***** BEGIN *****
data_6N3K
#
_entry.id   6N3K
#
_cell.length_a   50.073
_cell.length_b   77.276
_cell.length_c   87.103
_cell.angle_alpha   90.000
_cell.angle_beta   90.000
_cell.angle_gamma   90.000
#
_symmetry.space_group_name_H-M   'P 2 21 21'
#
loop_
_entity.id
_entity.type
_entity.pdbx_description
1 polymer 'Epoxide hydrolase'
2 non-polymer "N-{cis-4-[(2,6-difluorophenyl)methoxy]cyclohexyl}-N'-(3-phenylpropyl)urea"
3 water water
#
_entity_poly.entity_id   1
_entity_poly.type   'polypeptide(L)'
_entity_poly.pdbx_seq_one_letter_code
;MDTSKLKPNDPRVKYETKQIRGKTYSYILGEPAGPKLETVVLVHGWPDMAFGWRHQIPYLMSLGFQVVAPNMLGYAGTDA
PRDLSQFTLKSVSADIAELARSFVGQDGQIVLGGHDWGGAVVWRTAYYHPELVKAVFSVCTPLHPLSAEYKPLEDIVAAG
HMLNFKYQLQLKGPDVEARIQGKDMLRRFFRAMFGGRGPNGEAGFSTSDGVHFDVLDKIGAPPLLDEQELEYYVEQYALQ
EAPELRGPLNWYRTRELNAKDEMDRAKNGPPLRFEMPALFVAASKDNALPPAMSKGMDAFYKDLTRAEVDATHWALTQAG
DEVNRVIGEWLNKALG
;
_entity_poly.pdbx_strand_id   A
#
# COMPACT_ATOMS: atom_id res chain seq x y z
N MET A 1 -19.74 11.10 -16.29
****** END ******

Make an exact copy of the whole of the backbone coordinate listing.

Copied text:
data_6N3K
#
_entry.id   6N3K
#
_cell.length_a   50.073
_cell.length_b   77.276
_cell.length_c   87.103
_cell.angle_alpha   90.000
_cell.angle_beta   90.000
_cell.angle_gamma   90.000
#
_symmetry.space_group_name_H-M   'P 2 21 21'
#
loop_
_entity.id
_entity.type
_entity.pdbx_description
1 polymer 'Epoxide hydrolase'
2 non-polymer "N-{cis-4-[(2,6-difluorophenyl)methoxy]cyclohexyl}-N'-(3-phenylpropyl)urea"
3 water water
#
_entity_poly.entity_id   1
_entity_poly.type   'polypeptide(L)'
_entity_poly.pdbx_seq_one_letter_code
;MDTSKLKPNDPRVKYETKQIRGKTYSYILGEPAGPKLETVVLVHGWPDMAFGWRHQIPYLMSLGFQVVAPNMLGYAGTDA
PRDLSQFTLKSVSADIAELARSFVGQDGQIVLGGHDWGGAVVWRTAYYHPELVKAVFSVCTPLHPLSAEYKPLEDIVAAG
HMLNFKYQLQLKGPDVEARIQGKDMLRRFFRAMFGGRGPNGEAGFSTSDGVHFDVLDKIGAPPLLDEQELEYYVEQYALQ
EAPELRGPLNWYRTRELNAKDEMDRAKNGPPLRFEMPALFVAASKDNALPPAMSKGMDAFYKDLTRAEVDATHWALTQAG
DEVNRVIGEWLNKALG
;
_entity_poly.pdbx_strand_id   A
#
# COMPACT_ATOMS: atom_id res chain seq x y z
N MET A 1 -19.74 11.10 -16.29